Tariffs pause China's purchases of U.S. soybeans, report says

Tariffs pause China’s purchases of U.S. soybeans, report says


The U.S. trade war with China has moved deeper into soybeans.

New deals for American crops aren’t happening, according to a Bloomberg report on Thursday. However, existing orders aren’t being canceled. 

Earlier this month, President Trump said the U.S. was increasing tariffs from 10% to 25% of the $200 billion of products imported from China. China then countered by announcing higher tariffs on $60 billion worth of American goods.

China buys more soybeans than any other country on Earth, a chunk of it going to feed its hogs, Bloomberg said. The country’s large pork industry has been hurt by an epidemic of African swine fever.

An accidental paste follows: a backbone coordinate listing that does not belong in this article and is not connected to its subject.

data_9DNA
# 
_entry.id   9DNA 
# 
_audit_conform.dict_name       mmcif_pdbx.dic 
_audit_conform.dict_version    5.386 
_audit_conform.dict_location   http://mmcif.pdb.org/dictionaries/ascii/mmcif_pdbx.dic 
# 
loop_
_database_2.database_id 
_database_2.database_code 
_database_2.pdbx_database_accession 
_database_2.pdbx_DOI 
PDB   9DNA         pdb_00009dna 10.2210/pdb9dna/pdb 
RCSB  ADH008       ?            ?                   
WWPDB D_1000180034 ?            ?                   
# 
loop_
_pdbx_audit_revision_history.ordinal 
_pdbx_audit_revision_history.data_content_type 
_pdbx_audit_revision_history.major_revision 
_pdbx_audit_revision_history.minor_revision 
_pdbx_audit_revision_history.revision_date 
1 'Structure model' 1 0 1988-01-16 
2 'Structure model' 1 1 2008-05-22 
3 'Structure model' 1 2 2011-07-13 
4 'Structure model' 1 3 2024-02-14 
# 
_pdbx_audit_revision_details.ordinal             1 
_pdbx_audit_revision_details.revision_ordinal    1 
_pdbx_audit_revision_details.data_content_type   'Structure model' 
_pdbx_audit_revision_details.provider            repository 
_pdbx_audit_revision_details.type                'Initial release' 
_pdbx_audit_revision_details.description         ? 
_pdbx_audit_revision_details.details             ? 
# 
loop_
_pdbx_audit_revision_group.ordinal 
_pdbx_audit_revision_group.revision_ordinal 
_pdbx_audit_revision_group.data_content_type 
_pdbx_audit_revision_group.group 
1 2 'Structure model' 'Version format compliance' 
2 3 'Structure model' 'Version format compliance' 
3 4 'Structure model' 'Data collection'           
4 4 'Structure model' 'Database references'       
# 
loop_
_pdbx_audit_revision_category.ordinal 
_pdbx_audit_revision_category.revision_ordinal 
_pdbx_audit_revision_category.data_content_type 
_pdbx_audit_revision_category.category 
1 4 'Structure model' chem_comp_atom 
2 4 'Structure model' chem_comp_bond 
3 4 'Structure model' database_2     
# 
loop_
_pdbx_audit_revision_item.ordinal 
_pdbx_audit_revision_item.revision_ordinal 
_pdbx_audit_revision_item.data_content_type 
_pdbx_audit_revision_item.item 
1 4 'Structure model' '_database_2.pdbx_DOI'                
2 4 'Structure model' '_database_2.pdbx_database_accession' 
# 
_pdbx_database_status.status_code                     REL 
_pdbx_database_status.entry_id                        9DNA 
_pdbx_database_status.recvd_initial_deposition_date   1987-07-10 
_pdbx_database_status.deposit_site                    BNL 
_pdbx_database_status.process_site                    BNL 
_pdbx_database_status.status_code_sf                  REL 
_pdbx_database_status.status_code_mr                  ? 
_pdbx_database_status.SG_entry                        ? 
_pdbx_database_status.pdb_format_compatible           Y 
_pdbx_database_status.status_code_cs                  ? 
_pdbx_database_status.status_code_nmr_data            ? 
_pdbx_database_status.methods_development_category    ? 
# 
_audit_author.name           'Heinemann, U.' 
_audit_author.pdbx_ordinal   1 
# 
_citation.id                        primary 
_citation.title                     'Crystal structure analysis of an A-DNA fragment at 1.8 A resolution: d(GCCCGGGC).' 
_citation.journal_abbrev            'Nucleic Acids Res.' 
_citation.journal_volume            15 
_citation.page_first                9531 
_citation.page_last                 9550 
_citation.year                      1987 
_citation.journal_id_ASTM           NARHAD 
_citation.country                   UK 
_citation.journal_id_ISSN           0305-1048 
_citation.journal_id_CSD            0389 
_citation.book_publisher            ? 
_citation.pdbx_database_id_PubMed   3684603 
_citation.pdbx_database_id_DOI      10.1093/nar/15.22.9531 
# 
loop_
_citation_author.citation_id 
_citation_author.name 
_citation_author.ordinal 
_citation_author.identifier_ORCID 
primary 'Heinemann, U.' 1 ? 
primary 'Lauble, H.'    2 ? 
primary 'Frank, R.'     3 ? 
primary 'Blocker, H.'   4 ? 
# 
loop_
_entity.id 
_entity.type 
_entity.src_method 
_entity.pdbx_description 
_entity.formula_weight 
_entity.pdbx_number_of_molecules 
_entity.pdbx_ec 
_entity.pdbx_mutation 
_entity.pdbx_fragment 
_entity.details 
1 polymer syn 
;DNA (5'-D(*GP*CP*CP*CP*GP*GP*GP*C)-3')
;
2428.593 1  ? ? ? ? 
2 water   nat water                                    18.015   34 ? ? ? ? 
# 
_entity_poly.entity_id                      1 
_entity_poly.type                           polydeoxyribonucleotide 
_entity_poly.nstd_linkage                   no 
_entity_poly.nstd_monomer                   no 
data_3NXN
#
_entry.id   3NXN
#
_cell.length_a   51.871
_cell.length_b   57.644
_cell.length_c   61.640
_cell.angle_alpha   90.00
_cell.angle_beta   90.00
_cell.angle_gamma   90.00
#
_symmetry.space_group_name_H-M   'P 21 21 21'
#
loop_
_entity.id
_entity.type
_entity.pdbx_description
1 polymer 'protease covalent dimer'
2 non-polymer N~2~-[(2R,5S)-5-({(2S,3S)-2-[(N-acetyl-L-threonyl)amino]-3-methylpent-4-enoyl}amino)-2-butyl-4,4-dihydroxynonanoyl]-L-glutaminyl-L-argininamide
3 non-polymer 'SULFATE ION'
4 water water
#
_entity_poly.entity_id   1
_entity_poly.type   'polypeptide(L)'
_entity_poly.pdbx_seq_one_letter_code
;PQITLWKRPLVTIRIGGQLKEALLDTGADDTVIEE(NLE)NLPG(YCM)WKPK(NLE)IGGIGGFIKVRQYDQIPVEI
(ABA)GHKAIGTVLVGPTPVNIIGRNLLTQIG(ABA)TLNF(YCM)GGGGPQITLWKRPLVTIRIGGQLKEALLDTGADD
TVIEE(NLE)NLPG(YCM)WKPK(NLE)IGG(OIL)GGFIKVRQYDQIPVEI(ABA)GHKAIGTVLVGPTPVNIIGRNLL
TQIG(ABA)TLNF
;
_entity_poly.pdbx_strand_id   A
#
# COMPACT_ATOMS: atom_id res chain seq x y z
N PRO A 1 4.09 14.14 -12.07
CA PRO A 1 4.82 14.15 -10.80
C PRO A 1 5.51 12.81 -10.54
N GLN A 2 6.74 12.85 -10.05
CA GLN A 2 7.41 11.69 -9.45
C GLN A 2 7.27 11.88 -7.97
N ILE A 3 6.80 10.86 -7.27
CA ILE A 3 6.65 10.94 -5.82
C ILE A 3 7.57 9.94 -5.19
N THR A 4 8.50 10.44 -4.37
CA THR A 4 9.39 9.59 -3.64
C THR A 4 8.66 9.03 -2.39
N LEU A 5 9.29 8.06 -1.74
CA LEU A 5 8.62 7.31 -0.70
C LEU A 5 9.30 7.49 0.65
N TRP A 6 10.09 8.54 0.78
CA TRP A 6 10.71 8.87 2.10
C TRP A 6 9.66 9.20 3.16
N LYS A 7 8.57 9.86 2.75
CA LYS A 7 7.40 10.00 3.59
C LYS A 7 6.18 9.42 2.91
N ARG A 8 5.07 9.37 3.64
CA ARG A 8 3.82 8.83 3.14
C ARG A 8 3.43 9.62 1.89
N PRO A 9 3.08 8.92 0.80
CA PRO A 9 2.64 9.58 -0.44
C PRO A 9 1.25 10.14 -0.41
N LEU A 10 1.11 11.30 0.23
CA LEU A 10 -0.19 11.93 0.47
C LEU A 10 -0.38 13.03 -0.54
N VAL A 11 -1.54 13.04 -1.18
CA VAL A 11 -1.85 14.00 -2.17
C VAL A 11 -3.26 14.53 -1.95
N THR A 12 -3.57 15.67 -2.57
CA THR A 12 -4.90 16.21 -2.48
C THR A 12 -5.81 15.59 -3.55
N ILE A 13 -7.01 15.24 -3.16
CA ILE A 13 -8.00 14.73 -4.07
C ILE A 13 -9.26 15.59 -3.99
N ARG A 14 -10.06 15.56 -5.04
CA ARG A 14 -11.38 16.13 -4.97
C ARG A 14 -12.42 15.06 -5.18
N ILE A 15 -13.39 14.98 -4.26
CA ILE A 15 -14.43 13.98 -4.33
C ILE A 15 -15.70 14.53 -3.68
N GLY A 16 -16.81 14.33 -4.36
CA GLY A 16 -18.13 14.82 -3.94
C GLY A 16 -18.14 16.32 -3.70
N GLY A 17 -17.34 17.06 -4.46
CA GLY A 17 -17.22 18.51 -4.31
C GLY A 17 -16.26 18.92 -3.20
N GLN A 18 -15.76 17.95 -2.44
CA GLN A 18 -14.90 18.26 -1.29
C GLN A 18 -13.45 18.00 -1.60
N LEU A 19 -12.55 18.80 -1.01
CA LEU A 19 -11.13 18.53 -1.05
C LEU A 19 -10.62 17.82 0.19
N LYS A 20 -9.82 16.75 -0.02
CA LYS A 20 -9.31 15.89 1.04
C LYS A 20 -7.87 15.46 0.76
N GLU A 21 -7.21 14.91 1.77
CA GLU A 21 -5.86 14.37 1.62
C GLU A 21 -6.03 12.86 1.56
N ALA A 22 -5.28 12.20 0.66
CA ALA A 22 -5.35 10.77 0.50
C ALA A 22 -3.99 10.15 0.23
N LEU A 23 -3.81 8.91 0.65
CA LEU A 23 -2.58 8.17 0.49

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China purchased an estimated 1.13 million metric tons of soybeans from the U.S. in December during what’s called the 2018-2019 marketing year, which began Sept. 1, the U.S. Department of Agriculture said.

Earlier in December, President Donald Trump and Chinese President Xi Jinping met in Buenos Aires and declared a temporary ceasefire in the trade war.

On Feb. 22, USDA Secretary Sonny Perdue tweeted that “the Chinese committed to buy an additional 10 million metric tons of U.S. soybean.”

China hasn’t taken delivery yet of approximately 7 million tons of soybeans from the U.S. that it said it would buy during the current marketing year, according to Bloomberg.

Follow USA TODAY reporter Zlati Meyer on Twitter: @ZlatiMeyer



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